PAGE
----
Moving out of town I sped through miles of gray, ugly suburbia. The crowded apartments turned to crowded, tall, cheap looking homes. Within miles the properties grew bigger and the houses smaller as the snow and ice began to reappear on the road. Three horses huddled beside a billboard on an overgrazed 5 acre pasture.
By the time I turned onto the Ellicott highway the land was open again. Still chopped into properties from 20 to 80 acres, the prairie seemed tired and broken. The wind had picked up and was blasting the sides of my car with frozen sparkly snow. It felt like driving through a sandstorm.
A cloud of snow whirled like a dust devil in July across the outdoor arena. The brief image of a running horse on the Bonneville Salt Flats in Utah crossed my mind as I pulled into the barnyard.
With my seat pushed back and my engine still running I geared up for the day ahead.
Hay first. Start in the show barn, then to the side barn, onto the garage barn and back to my own. Then feed the open pen, the buffs and the cattle.
Then I could start to water. They had taken six head with them to the World Show and three had gone home while they were gone, so the show barn wouldn’t be so bad.
So it would be 33 head of horses, six buff and 25 cattle. I’d only have to do 17 stalls. I could use the tractor to do the side barn when the weather was better.
I sat for another minute and then turned off my brain and the car. I pushed out of the door and the snot-freezing cold slapped me hello.
I started the water in the cattle tank before I began to feed. The trickle should start to melt the ice before I finished haying.
As I worked my way through the stalls the horses stood quiet with their ears pricked forward. I threw each their breakfast and then a third again. checked blankets and slid my hands underneath to make sure each horse was warm enough.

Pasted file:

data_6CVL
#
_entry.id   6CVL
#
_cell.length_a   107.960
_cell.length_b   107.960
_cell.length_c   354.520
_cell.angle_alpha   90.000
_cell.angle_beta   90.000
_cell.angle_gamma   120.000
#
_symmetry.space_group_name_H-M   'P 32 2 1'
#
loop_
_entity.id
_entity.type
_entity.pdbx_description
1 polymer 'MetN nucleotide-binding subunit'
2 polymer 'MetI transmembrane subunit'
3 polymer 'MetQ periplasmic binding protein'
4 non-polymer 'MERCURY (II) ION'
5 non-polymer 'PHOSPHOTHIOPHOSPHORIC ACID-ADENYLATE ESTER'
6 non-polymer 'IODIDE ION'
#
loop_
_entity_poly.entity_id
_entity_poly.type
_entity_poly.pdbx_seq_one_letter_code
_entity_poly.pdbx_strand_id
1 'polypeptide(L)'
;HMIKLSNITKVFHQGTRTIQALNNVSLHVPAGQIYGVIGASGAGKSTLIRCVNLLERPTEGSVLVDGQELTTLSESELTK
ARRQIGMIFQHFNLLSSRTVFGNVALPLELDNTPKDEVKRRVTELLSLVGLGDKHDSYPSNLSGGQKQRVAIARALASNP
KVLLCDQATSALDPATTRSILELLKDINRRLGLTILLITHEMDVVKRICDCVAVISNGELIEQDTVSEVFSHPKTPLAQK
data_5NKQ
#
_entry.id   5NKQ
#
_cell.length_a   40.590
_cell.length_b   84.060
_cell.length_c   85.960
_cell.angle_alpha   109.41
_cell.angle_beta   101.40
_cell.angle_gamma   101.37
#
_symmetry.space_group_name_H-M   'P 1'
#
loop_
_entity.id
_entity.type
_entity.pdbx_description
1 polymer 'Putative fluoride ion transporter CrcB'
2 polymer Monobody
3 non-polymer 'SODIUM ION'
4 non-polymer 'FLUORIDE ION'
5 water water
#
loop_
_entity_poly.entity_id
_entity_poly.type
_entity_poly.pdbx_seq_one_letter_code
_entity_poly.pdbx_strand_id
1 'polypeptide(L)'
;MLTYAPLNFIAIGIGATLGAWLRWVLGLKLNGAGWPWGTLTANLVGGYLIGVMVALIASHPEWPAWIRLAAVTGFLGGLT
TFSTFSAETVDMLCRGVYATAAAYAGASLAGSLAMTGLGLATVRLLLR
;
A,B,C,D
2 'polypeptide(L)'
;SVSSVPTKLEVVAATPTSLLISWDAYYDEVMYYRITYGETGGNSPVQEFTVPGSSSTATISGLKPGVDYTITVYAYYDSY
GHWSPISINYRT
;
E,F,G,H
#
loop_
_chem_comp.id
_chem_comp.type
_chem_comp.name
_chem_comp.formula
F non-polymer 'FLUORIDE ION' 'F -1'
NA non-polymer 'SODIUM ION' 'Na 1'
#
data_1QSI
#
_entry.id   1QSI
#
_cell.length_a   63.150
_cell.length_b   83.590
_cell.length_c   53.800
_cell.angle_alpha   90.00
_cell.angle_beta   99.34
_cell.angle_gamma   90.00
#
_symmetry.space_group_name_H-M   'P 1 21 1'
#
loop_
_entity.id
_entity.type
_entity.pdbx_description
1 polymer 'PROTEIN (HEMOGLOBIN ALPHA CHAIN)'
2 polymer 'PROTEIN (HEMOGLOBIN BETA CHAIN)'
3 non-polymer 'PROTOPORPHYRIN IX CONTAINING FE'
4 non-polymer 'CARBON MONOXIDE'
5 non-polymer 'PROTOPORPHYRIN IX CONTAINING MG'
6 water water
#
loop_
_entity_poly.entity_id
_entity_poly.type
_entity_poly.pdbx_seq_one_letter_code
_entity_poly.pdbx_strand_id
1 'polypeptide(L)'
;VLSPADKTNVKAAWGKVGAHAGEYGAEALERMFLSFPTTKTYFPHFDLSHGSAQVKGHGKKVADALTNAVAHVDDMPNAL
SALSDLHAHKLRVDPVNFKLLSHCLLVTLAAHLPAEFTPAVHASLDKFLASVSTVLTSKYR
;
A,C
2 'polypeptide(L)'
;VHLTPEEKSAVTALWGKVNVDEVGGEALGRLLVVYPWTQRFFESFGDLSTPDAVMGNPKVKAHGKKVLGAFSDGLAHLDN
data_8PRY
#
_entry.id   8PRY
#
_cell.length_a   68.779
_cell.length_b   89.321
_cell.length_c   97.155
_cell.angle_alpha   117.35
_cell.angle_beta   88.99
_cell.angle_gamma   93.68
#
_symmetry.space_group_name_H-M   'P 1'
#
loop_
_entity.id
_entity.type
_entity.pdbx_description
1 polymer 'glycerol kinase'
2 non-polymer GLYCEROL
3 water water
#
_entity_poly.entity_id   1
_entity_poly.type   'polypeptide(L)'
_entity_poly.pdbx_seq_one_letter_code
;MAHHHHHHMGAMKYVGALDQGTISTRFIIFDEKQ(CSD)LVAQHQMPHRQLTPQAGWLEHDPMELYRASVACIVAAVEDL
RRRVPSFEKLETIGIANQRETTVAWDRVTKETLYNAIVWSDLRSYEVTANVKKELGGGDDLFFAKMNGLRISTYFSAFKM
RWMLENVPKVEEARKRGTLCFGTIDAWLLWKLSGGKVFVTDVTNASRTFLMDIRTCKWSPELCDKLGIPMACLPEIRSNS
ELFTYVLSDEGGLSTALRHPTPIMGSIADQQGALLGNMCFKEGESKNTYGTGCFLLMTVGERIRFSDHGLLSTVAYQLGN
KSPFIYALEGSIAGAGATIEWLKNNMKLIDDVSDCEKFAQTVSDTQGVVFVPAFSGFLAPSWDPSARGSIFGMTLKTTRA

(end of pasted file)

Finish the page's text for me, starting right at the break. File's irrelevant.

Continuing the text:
My fingers were already numb by the time I scooped up the cat food for the barn cats. They came running at the sound of their tub being opened, their ratty fur stood out straight from their sides. I rubbed the back of the big orange tom and felt the sharp points of his delicate bones. He crouched over the bowl and growled at the mama cats. They weaved around my legs, they’re tails wrapping around my calves with uncomfortable intimacy until I threw them more food.
The other two barns went quickly enough. The loose horses bucked and ran in their pen, the cold was sharp enough to make them goofy. I could see my yellow mare spinning and kicking in her stall, she was aching to run with the others.
By the time I was around back at the buffs I moved into a jog. My heavy boots made me clumsy and I tripped, landing with a thud on the ground. I jumped up and dusted the snow off my jeans as fast as I could. I didn’t need my knees to get wet with melting snow. The buffalo crowded around and stared at me as I forked big chunks of hay over the rail. Their solemn eyes peered from under shaggy, frozen clumps of hair. The icicles in their beards clattered as they tore into the hay.